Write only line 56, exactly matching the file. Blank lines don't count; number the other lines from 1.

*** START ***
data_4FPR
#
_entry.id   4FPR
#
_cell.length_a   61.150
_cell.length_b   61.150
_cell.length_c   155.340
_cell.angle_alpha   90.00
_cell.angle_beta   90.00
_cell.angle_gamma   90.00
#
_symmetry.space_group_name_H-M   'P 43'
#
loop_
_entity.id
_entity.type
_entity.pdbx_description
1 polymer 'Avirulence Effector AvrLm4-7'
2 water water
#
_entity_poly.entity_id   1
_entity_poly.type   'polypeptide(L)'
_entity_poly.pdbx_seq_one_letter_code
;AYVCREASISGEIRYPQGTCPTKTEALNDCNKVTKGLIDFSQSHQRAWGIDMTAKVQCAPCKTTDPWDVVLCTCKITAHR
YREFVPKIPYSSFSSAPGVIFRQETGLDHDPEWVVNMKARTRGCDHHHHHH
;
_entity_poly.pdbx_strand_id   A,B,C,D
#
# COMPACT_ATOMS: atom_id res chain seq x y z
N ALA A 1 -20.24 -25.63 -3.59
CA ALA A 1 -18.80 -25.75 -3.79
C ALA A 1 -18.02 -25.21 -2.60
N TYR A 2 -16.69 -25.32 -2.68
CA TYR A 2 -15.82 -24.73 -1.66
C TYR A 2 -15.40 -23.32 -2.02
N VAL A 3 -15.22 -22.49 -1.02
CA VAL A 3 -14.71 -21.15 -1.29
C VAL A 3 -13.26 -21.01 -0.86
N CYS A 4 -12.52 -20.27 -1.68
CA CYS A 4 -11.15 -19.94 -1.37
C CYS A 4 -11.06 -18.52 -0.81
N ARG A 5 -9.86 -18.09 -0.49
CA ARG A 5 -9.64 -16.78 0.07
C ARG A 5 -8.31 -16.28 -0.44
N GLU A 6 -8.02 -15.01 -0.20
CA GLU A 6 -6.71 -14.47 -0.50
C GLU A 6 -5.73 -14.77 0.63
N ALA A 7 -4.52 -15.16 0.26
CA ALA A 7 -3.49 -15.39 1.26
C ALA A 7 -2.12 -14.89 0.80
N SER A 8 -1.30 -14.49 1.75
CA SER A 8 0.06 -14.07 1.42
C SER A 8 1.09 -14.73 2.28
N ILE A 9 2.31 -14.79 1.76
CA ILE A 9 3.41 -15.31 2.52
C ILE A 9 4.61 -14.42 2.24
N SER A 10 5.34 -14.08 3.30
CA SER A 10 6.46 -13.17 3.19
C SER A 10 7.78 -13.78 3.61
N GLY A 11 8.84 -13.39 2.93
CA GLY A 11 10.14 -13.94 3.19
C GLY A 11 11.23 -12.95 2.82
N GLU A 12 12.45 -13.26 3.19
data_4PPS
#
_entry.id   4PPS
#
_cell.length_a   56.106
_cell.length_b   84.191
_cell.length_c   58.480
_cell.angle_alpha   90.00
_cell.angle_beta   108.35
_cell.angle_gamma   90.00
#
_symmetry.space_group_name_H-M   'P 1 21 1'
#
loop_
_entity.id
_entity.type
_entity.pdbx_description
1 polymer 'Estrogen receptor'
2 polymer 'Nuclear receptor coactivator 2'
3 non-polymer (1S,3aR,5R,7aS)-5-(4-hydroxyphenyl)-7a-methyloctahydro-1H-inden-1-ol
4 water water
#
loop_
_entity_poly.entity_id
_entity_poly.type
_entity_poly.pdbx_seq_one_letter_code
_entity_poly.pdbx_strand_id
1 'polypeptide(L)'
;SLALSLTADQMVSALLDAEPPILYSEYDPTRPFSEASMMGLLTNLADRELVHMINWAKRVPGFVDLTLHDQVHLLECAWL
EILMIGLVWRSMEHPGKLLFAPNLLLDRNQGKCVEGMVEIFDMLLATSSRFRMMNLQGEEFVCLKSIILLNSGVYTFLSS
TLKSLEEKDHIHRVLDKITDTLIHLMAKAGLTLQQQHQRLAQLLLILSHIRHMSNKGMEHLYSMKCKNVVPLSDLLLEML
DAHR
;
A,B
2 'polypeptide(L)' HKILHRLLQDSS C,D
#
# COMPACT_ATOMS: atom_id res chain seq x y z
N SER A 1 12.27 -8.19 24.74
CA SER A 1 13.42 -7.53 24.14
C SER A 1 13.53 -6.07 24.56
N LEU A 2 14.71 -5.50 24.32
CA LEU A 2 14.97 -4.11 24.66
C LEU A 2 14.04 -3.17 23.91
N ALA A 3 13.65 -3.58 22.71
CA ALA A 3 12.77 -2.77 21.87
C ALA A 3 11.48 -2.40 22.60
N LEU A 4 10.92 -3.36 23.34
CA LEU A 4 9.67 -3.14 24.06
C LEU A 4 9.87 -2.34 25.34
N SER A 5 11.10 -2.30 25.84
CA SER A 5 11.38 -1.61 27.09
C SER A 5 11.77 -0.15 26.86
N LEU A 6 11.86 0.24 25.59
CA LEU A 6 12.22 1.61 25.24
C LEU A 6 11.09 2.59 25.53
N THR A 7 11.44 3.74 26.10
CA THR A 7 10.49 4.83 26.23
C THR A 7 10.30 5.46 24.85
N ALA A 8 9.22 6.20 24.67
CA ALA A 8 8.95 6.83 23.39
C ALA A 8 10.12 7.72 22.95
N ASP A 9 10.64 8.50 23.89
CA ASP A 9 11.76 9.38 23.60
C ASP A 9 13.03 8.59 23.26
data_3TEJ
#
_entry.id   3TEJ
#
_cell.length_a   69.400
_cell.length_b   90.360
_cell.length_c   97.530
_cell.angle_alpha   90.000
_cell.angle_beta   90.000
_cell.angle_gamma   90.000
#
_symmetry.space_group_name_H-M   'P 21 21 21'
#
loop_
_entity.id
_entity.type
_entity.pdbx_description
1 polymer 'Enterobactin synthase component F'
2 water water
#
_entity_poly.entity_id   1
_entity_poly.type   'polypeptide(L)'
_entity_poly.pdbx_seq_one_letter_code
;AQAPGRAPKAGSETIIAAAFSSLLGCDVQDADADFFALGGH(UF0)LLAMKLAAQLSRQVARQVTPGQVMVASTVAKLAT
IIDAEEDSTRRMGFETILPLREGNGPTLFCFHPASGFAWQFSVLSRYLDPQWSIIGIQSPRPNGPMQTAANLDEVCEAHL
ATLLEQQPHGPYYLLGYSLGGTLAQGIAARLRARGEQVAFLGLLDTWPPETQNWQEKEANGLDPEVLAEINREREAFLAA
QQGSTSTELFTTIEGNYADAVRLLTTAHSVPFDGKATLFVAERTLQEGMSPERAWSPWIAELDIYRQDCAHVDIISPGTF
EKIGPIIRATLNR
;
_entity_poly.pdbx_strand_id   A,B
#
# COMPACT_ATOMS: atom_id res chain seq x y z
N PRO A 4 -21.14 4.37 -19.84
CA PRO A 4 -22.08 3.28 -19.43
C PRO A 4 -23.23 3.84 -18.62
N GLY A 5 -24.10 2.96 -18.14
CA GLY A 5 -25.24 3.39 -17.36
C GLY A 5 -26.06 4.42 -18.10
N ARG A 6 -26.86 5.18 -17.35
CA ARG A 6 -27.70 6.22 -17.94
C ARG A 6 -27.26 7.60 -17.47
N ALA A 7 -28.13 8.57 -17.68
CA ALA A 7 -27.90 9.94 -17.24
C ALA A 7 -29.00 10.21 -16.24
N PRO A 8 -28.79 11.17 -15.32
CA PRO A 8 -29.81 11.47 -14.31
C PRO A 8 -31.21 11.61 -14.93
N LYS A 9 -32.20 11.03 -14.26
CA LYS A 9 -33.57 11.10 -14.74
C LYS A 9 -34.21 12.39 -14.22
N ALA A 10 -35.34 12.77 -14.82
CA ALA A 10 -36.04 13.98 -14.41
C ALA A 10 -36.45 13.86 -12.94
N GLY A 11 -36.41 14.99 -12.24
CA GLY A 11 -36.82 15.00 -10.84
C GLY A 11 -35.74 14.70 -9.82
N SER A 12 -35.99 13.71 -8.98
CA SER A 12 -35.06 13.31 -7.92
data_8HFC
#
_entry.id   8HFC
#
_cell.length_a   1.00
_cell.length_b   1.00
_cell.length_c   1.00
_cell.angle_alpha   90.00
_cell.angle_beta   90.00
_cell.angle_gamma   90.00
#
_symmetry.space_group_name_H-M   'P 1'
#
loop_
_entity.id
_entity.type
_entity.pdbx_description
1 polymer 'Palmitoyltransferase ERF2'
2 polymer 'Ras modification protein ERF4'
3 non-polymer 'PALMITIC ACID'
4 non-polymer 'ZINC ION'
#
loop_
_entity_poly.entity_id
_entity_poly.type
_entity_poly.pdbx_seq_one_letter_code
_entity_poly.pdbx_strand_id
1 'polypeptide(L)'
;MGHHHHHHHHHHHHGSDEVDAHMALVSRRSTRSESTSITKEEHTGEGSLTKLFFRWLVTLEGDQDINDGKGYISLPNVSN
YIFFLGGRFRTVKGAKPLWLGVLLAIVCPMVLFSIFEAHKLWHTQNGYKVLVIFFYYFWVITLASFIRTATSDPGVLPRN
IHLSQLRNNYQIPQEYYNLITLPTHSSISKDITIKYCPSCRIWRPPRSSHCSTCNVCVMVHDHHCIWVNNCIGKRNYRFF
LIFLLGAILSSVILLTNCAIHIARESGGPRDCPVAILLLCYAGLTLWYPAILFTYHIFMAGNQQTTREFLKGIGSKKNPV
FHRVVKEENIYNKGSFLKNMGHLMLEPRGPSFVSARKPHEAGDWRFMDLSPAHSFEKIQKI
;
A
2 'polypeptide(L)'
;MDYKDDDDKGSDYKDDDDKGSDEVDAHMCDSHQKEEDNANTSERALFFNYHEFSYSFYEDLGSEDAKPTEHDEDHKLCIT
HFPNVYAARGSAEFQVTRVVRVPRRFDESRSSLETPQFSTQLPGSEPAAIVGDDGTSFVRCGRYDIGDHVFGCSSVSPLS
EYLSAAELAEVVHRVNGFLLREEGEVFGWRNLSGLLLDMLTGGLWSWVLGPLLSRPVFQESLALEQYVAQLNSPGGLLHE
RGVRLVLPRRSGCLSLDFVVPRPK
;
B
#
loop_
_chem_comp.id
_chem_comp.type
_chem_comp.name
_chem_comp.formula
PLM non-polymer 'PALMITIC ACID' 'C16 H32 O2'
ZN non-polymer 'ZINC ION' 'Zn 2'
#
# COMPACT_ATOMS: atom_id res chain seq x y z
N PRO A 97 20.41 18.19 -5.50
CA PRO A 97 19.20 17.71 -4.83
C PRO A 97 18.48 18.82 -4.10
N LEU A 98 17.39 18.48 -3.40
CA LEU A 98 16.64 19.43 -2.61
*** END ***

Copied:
C ILE A 9 4.61 -14.42 2.24